How can I make my event more sustainable/kinder to the environment?

events
venues

(Gabrielle Gant) #1

Hello!
I’m organising a UK conference for 800 guests in September and I’m looking for ways to improve the environmental impact. E.g - last year the venue supplied nearly 2000 bottles of water to our guests and that’s just too much plastic waste!

The venue isn’t comfortable putting out water jugs and glasses due to the numbers of guests and limited service space for these.

The venue itself isn’t very hot on sustainability so it’s down to me as the event manager. I was wondering if you guys had any inspiring suggestions for ways we can be responsible for making events greener? Any areas I should be looking into?

Thank you so much!
Gabrielle


(Richard Millington) #2

Hi Gabrille,

This is a really good question!

Going to tag in our @Top_Members to see if any of them has any expertise here who can jump in and help. Some of the @Venue group might have some really great expertise to share on this too.

Can anyone help @GabrielleG here?


(Aman Brar) #3

Hi Gabrielle,

I love going to festivals, and for the last few years, they’ve been a lot more sustainable with their beer cups.

The eco cups are recycled, can be printed with the event artwork, and have a £1 deposit.

It’s fantastic marketing because they can be taken home and used for years (I have mine from 2016 and it’s going strong!).

I appreciate it’s not the same type of event, but with the right artwork, the cups become a talking point in themselves. You could hand them out to each attendant at the door, and have large refillable water stations dotted around the venue?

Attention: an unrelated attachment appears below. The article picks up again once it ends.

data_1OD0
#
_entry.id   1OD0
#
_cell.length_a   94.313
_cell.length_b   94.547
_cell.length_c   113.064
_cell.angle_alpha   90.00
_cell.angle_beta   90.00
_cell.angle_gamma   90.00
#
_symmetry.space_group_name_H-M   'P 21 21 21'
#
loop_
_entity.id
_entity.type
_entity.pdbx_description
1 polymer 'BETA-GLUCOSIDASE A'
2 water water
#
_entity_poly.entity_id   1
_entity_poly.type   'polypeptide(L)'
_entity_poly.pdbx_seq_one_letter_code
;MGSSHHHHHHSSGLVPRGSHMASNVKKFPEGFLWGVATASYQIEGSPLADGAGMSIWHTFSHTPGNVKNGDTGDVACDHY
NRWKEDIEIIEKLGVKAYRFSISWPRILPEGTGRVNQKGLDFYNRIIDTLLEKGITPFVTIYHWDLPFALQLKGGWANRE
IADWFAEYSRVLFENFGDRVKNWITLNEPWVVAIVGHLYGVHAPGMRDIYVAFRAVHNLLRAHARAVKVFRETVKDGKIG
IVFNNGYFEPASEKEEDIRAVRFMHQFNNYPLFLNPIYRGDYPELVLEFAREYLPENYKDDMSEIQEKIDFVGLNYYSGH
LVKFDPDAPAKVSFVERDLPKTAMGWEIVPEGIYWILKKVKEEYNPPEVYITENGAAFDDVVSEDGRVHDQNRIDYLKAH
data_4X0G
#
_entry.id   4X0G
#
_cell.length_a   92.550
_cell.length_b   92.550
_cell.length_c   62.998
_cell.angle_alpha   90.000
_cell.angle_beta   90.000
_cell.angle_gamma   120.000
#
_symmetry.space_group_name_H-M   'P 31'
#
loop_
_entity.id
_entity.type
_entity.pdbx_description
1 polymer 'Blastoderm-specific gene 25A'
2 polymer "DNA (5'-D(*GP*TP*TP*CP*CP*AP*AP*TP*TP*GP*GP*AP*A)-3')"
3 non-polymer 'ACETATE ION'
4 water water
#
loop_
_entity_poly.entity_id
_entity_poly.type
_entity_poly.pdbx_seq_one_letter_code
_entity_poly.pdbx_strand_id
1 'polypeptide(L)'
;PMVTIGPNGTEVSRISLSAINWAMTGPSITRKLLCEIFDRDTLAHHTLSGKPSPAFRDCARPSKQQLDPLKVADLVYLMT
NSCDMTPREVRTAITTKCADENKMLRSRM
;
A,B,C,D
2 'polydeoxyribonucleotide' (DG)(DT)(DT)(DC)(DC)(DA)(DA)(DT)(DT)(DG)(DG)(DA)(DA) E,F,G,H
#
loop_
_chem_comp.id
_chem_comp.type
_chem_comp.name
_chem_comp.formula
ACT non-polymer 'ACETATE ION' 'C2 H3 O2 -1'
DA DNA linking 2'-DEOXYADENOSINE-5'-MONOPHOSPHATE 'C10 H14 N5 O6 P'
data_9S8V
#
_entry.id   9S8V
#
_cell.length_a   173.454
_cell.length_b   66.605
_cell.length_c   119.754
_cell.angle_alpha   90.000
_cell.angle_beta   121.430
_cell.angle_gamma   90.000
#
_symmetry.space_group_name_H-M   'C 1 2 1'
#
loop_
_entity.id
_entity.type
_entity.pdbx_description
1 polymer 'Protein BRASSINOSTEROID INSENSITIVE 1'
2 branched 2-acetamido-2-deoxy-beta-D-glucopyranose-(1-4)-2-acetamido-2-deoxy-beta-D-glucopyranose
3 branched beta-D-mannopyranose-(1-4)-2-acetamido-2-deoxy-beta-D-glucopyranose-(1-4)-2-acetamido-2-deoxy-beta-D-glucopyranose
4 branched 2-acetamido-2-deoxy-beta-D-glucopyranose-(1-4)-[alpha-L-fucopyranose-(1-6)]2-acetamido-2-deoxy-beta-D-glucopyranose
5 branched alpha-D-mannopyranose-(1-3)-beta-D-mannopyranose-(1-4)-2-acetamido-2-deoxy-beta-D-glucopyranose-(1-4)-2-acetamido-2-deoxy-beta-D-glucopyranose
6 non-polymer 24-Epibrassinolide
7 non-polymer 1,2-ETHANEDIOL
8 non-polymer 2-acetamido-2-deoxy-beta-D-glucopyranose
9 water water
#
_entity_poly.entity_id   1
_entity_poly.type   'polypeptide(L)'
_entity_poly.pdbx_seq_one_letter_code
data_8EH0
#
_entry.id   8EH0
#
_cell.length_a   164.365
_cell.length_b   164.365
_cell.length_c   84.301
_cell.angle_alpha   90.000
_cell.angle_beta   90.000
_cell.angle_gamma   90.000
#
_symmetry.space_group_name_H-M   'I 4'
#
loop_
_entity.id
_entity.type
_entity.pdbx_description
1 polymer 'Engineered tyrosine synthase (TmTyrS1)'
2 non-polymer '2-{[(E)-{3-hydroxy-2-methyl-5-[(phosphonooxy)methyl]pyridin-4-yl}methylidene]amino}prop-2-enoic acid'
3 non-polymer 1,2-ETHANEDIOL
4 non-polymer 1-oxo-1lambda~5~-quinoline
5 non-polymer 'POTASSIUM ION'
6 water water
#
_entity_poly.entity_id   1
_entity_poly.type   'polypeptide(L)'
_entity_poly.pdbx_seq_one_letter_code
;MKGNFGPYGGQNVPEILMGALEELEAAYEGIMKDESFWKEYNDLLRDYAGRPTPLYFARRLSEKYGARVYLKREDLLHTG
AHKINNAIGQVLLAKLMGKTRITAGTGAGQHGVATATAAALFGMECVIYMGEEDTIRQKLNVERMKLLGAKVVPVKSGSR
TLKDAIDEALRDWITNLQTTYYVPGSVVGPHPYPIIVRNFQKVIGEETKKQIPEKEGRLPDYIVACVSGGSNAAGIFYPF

image


(Abena P) #4

Hi Gabrielle,
It’s tough working with a venue that has not seen the light yet in terms of sustainability but there are still things that you can do!

With the venue, you can make sure you choose sustainable catering options; locally sourced, cater for a range of diets, top marks for providing a locally grown vegetarian meal! No disposable crockery or cutlery. Fairtrade tea and coffee. You can also make use of natural daylight so you can switch some lights off in your conference rooms.

Also, money talks: you could make it clear to your venue that sustainability is important to you and so you will not be using them next year if they cannot show you an environmental policy that addresses their plastic waste.

One area that you can work on is reducing materials provided to your delegates. You could check them in electronically on arrival (you could even use the Eventbrite app!) and ask them not to print out their ticket.

You could reduce the number of handouts that you give - do you need to give every delegate their own information pack? Could you print a pile and then people can take and leave as needed? You could also use screens around the venue to show key information such as the programme for the day, to reduce the need for delegates to have their own handouts.

Gifts for delegates; if you must give these out, make them useful so they are not thrown away.